Grape seed extract found to create better cavity filling material

Nobody enjoys going to the dentist. It is a time consuming and sometimes painful experience that most people dread. Sadly, there is no avoiding it, as dental health is an important part of life and one that needs to be maintained if you enjoy having teeth. It is estimated that more than 90 percent of adults between the ages of 20 to 64 have cavities—a hole that forms in the tooth when acid produced by bacteria erodes the enamel. Unfortunately, no cavity filling lasts forever, making visits to the dentist a necessary part of life. However, new research into a natural compound found in grape seeds could possibly strengthen the tissue beneath tooth enamel, increasing the life span of fillings.

A traditional tooth filling can be made up of many things, all with differing lengths of durability. The most common of which is amalgam—a combination of mercury, silver, and other materials. Amalgam is easy to use and not too expensive, making it ideal for most people needing to fill a cavity. These can last between 10 to 15 years. Another commonly used material is called composite resin. This material is more aesthetically pleasing, as it can be colored to match the patient’s teeth, but it typically lasts only five to seven years.


This is where grape seed extracts step in. Research by Ana Bedran-Russo, an associate professor of restorative dentistry, describes how a composite resin can be made from this natural material that not only lasts longer, but is also much stronger. Grape-seed extract composite resin can also increase the strength of dentin—the tissue found beneath tooth enamel that resins have to bind to. Dentin is considered an area of weakness, causing fillings to breakdown.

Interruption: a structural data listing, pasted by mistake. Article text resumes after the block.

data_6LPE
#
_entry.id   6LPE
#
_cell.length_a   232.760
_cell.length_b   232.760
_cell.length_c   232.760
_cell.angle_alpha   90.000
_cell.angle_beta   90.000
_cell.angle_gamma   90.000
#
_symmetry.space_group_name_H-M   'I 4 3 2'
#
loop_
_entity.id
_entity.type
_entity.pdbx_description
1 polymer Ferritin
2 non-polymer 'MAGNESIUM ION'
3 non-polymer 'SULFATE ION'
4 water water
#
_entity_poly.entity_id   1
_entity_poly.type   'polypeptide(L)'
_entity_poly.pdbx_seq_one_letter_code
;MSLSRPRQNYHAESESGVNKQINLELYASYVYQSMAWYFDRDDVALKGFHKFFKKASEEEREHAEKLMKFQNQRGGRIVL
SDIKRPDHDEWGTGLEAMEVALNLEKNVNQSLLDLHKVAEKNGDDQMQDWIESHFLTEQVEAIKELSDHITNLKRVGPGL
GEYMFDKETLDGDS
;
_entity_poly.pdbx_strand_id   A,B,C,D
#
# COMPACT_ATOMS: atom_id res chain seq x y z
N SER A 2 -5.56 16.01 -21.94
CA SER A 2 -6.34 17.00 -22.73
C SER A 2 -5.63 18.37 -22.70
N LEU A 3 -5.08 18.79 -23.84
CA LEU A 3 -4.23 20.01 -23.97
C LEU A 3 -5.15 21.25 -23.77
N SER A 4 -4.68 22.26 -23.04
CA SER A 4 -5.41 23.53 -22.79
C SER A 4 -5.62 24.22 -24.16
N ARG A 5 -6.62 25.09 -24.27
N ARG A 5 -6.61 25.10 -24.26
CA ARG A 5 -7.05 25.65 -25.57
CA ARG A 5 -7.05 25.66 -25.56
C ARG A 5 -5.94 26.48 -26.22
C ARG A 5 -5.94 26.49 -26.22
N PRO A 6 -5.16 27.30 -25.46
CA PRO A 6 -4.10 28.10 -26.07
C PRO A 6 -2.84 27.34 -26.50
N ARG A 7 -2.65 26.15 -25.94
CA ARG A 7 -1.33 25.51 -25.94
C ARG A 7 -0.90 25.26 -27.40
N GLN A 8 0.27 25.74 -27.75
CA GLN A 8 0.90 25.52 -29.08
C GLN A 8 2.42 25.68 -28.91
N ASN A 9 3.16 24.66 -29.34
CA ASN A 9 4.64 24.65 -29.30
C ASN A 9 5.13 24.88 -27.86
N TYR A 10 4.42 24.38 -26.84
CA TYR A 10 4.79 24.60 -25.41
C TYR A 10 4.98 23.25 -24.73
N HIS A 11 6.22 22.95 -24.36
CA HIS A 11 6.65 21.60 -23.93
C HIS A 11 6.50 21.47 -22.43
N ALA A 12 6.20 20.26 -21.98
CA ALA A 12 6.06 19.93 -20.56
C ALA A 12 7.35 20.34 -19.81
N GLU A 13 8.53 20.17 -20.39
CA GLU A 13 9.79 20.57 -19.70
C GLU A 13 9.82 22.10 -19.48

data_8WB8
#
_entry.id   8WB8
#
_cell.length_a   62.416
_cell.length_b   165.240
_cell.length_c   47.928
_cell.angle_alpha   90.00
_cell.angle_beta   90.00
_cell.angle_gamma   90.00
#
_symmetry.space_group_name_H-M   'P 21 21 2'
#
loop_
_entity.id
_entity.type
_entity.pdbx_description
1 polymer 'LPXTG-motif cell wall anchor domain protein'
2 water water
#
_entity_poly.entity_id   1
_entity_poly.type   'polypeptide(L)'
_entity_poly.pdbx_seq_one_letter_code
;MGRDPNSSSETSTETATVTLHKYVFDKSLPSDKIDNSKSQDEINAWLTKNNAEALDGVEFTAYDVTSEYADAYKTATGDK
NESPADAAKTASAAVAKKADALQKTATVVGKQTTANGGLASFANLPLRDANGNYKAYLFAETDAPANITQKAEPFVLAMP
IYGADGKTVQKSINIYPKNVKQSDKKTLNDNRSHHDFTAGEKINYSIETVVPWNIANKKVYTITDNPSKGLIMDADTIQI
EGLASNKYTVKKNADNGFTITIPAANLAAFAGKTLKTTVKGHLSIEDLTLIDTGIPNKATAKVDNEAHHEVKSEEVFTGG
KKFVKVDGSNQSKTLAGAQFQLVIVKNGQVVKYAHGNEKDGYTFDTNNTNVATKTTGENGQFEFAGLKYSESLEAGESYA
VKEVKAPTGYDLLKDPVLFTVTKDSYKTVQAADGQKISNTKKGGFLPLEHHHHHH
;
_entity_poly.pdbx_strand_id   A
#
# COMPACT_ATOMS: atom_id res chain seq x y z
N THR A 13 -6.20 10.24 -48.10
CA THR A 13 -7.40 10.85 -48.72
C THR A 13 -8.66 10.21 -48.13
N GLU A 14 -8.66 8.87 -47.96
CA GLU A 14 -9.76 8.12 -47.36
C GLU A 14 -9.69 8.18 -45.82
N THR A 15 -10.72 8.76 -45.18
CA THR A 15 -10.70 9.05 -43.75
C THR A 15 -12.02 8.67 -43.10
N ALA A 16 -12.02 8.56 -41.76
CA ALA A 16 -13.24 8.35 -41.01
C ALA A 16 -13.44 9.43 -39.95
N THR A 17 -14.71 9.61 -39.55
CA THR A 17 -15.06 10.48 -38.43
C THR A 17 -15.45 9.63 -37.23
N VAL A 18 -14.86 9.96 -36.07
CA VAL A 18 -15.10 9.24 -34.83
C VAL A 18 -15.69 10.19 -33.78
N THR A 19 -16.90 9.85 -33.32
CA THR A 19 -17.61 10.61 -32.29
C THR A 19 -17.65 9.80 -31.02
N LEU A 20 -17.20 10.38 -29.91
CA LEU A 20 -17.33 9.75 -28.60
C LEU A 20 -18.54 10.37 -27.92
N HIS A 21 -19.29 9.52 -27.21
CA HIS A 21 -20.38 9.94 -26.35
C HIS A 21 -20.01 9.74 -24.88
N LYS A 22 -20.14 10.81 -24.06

“When fillings fail, decay forms around it and the seal is lost. We want to reinforce the interface, which will make the resin bond better to the dentin. The interface can be changed through the use of new natural materials,” said Bedran-Russo.

This has prompted the development of a new type of resin that doesn’t lead to degradation of the adhesive surface of dentin. It was found that combinations of plant-based oligomeric proanthocyanidins—flavonoids found in most foods and vegetables, including extracts from grape seed—and interlocking resins bond to dentin more securely, possibly preventing tooth decay.

“The stability of the interface is key for the durability of such adhesive joints, and hence, the life of the restoration and minimizing tooth loss,” said Bedran-Russo.

Author Bio

Emily Lunardo studied medical sociology at York University with a strong focus on the social determinants of health and mental illness. She is a registered Zumba instructor, as well as a Canfit Pro trainer, who teaches fitness classes on a weekly basis. Emily practices healthy habits in her own life as well as helps others with their own personal health goals. Emily joined Bel Marra Health as a health writer in 2013.


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